Supplementation with pregnenolone can be beneficial in alleviating symptoms of AFS, but there are some side effects and contraindications to its use.
Due to the lack of solid research into the use of pregnenolone supplements, caution is suggested. Regardless of the scarcity of research, there are practitioners who do not hesitate to use the supplements. Some of these practitioners believe use of these supplements will stimulate your body into making more pregnenolone itself, even after the supplements are stopped.
Some research was conducted on the use of pregnenolone on several populations in the 1930s and 1940s. However, these investigations were replaced by research into other substances in the 1950s because of the possibility of these other substances to be patented by pharmaceutical companies. Since then, little research into the hormone has been conducted.
Clinical use of the supplement has shown potential side effects and reasons not to use it. High doses can lead to irritability. This may increase to aggression, mostly of a verbal nature. Anger is another potential side effect of high doses of pregnenolone. Some of these side effects come from possible over-stimulation brought on by the supplement. The weaker the adrenals, the greater the risk. Panic attacks and adrenal crashes could occur.
Acne or oily skin may also be seen with pregnenolone supplements. Acne may become severe, and can show up only after stopping the supplementation. Hair loss or hair growth on the face is possible. Using pregnenolone supplements daily or for a long time may lead to losing hair on the head. Headaches are common as a side effect if pregnenolone is taken in large doses, or over long periods of time in low doses. Heart palpitations or arrhythmias can happen even with low dosages. This can be especially dangerous for the elderly or those with any kind of heart rhythm disturbance. Insomnia or night sweats can occur if the pregnenolone supplement is taken at night. Women who are pregnant or breastfeeding should avoid pregnenolone supplements.
Any of the above side effects will be worse when you take these supplements in high doses. If taken over a long period of time, withdrawal can be difficult. You may experience restlessness, high levels of anxiety, and nervousness. Some people report depression, fatigue, and even paranoia when stopping the supplement. The safest way of withdrawing from this supplement is to reduce your dosage by no more than 10mg per day.
There also may be interactions with other substances. If you’re taking estrogens, don’t take pregnenolone supplements. They will lead to too much estrogen in your system. The same is true with progestin and testosterone supplements.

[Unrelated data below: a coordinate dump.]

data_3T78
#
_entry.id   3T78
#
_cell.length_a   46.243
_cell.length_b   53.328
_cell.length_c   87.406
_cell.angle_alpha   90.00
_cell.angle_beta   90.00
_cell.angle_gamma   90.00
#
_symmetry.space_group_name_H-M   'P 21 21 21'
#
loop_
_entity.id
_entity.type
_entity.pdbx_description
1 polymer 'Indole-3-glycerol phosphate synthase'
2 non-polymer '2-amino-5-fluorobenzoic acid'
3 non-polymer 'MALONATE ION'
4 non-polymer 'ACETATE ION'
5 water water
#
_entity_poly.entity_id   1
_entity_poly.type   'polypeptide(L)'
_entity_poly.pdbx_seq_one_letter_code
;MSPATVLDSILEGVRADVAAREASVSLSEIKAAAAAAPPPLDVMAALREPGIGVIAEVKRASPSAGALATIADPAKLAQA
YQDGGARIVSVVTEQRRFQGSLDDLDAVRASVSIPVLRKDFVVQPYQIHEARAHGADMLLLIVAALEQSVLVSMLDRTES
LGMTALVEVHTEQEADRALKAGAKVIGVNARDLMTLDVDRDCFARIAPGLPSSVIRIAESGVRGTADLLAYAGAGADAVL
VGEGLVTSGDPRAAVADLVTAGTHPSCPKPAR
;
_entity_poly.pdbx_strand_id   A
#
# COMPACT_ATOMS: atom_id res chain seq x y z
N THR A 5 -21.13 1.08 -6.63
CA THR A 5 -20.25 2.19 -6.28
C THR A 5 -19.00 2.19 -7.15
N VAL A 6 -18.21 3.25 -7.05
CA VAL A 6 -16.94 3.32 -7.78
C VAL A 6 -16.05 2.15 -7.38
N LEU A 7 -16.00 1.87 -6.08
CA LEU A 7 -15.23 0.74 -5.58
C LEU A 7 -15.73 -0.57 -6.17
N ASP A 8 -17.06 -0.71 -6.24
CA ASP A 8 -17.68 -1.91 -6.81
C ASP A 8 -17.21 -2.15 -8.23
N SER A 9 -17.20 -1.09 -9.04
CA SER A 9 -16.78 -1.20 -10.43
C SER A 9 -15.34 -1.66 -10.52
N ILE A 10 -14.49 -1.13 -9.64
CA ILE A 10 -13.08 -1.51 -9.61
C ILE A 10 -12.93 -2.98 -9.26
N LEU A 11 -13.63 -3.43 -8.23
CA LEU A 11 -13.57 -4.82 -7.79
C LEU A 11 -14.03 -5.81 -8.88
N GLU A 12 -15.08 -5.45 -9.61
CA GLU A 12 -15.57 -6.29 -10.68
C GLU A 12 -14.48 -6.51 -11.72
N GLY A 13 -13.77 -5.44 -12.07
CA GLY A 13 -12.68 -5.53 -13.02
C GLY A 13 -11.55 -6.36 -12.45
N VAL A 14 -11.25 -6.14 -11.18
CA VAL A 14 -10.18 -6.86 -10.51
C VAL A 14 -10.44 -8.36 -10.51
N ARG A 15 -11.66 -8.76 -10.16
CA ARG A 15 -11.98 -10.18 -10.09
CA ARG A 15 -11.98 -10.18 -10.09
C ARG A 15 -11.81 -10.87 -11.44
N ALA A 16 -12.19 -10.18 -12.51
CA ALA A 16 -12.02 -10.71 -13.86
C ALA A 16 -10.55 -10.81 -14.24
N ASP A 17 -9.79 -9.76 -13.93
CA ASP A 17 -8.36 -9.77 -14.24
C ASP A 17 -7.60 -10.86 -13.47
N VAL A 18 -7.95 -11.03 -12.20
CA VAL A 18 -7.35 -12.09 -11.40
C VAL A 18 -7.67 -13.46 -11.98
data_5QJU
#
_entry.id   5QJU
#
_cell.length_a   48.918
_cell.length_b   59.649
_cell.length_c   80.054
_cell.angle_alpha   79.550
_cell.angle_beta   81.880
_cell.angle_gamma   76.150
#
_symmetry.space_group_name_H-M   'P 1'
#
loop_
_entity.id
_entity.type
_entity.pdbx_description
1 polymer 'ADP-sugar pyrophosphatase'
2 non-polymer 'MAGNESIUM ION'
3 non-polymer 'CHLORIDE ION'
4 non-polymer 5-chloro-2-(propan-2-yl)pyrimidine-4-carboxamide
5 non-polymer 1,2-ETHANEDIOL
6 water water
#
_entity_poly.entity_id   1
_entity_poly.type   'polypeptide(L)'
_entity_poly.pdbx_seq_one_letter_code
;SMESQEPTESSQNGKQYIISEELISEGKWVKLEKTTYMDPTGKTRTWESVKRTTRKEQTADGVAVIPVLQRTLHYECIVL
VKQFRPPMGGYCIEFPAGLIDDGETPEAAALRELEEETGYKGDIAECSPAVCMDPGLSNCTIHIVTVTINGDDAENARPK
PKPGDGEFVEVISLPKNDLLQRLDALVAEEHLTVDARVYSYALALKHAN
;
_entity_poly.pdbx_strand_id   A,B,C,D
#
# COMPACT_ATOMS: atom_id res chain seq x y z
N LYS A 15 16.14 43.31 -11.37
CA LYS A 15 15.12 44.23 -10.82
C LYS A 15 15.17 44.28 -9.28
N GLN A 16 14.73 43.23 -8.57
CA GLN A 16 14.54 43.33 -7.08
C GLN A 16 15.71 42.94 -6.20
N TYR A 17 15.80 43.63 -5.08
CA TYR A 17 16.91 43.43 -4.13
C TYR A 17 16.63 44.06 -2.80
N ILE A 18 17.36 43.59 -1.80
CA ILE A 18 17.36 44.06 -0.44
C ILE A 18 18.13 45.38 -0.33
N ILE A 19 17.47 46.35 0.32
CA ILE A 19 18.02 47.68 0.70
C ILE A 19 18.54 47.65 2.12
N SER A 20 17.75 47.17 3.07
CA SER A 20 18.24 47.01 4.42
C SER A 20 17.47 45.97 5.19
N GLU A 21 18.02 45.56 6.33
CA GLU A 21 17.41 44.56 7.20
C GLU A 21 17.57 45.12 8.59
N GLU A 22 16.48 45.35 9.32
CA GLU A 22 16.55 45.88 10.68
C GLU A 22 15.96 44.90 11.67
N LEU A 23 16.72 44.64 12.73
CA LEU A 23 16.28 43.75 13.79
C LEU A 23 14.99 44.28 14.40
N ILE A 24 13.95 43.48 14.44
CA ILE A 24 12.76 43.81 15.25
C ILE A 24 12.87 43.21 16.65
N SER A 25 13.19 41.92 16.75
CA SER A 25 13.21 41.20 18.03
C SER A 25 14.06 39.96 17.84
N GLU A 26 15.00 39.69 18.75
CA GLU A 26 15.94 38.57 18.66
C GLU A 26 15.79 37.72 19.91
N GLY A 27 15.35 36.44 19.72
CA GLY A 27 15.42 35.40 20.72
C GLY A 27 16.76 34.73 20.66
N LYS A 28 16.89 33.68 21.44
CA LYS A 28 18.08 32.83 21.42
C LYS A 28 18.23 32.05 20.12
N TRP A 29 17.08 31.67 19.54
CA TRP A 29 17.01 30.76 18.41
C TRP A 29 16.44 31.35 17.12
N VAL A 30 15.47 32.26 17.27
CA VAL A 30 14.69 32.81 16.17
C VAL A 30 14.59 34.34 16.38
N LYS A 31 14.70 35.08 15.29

In general, supplementation with pregnenolone is safe as long as it is conducted under the supervision of a well-trained physician. It is not something to be undertaken by yourself, although you may have to educate your physician so he/she can best help you.
Pregnenolone Steal: Caution for AFS
In adrenal fatigue setting, the use of pregnenolone needs to be carefully considered. When the body is in need of cortisol, pregnenolone in the body tend to be shunted to make cortisol. This phenomenon is known as pregnenolone steal. In this case, serum pregnenolone levels appear artificially low.
In this situation, supplementing with pregnenolone will not be appropriate and may make matters worse. The more advance the AFS, the higher the risk. Excessive pregnenolone can also lead to dependence and withdrawal issues over time. While pregnenolone has its place in supporting adrenal function, self navigation is not recommended. Always consult an AFS literate health care provider prior to beginning this supplement.
Kristi Monson, PharmD; Arthur Schoenstadt, MD. (n.d.). Pregnenolone Side Effects. Retrieved December 23, 2016, from http://menopause.emedtv.com/pregnenolone/pregnenolone-side-effects.html
Pregnenolone Side Effects and Possible Health Dangers. (2016). Retrieved December 23, 2016, from http://nootriment.com/pregnenolone-side-effects/
Progesterone Pregnenolone & DHEA – Three Youth-Associated Hormones. (n.d.). Retrieved December 23, 2016, from http://raypeat.com/articles/articles/three-hormones.shtml
© Copyright 2017 Michael Lam, M.D. All Rights Reserved.
Dr. Lam’s Key Question
When pregnenolone rises in women, what are the first signs of excessive hormones?
Women may have facial hair or hair loss if there is too much pregnenolone in the body. This is because pregnenolone, the mother of all steroid hormones in our body, is a precursor to testosterone. Testosterone then is converted to DHT which cause hair loss.